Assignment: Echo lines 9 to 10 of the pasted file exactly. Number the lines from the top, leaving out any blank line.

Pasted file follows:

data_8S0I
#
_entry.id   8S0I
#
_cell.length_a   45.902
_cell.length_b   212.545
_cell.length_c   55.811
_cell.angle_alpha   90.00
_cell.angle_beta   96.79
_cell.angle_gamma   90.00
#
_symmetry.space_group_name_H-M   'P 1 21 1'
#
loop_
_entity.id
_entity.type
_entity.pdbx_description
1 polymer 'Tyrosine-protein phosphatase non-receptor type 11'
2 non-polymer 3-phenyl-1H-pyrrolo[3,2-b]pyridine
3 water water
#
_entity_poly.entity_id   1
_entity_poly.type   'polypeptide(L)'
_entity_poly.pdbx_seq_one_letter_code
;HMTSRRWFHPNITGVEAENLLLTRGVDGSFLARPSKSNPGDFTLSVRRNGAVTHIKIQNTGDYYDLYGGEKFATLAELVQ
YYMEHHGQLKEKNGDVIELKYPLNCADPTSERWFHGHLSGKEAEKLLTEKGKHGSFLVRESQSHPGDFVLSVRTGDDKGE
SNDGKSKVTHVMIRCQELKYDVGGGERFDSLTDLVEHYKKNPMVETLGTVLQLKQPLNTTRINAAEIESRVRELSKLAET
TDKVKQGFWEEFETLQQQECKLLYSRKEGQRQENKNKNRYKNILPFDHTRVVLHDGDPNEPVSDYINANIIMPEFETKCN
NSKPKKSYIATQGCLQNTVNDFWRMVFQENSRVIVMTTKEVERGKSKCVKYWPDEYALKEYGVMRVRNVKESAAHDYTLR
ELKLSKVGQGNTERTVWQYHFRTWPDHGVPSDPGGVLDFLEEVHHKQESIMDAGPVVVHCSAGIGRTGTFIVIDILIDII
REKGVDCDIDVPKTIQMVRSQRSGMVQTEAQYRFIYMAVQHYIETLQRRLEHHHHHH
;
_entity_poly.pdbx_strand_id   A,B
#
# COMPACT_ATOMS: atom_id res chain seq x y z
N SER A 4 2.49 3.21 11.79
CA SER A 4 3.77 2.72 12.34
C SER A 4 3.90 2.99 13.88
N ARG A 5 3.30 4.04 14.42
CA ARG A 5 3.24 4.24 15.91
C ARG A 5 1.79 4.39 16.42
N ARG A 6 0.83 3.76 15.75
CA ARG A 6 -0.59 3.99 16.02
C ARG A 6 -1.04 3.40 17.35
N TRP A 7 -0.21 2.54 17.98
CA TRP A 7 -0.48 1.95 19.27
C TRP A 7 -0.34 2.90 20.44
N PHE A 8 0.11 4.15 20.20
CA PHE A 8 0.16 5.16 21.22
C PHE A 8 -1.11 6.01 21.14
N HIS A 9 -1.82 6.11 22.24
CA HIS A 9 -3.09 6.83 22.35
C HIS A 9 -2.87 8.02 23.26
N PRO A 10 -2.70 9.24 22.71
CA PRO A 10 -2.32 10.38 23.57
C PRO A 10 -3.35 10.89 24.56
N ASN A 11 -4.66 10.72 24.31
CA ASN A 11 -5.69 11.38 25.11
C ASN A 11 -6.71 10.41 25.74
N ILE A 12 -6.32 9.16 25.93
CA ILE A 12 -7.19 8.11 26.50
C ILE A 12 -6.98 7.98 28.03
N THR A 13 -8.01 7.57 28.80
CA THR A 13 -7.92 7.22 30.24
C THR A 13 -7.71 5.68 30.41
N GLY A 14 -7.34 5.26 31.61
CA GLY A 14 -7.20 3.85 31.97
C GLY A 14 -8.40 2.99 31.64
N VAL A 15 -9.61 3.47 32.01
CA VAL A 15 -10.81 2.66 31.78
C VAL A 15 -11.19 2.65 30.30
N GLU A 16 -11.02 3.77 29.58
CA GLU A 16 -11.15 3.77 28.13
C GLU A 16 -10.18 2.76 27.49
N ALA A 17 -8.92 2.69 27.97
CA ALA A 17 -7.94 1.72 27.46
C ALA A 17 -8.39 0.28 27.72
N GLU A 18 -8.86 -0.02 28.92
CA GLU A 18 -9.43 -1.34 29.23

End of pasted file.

_cell.angle_beta   96.79
_cell.angle_gamma   90.00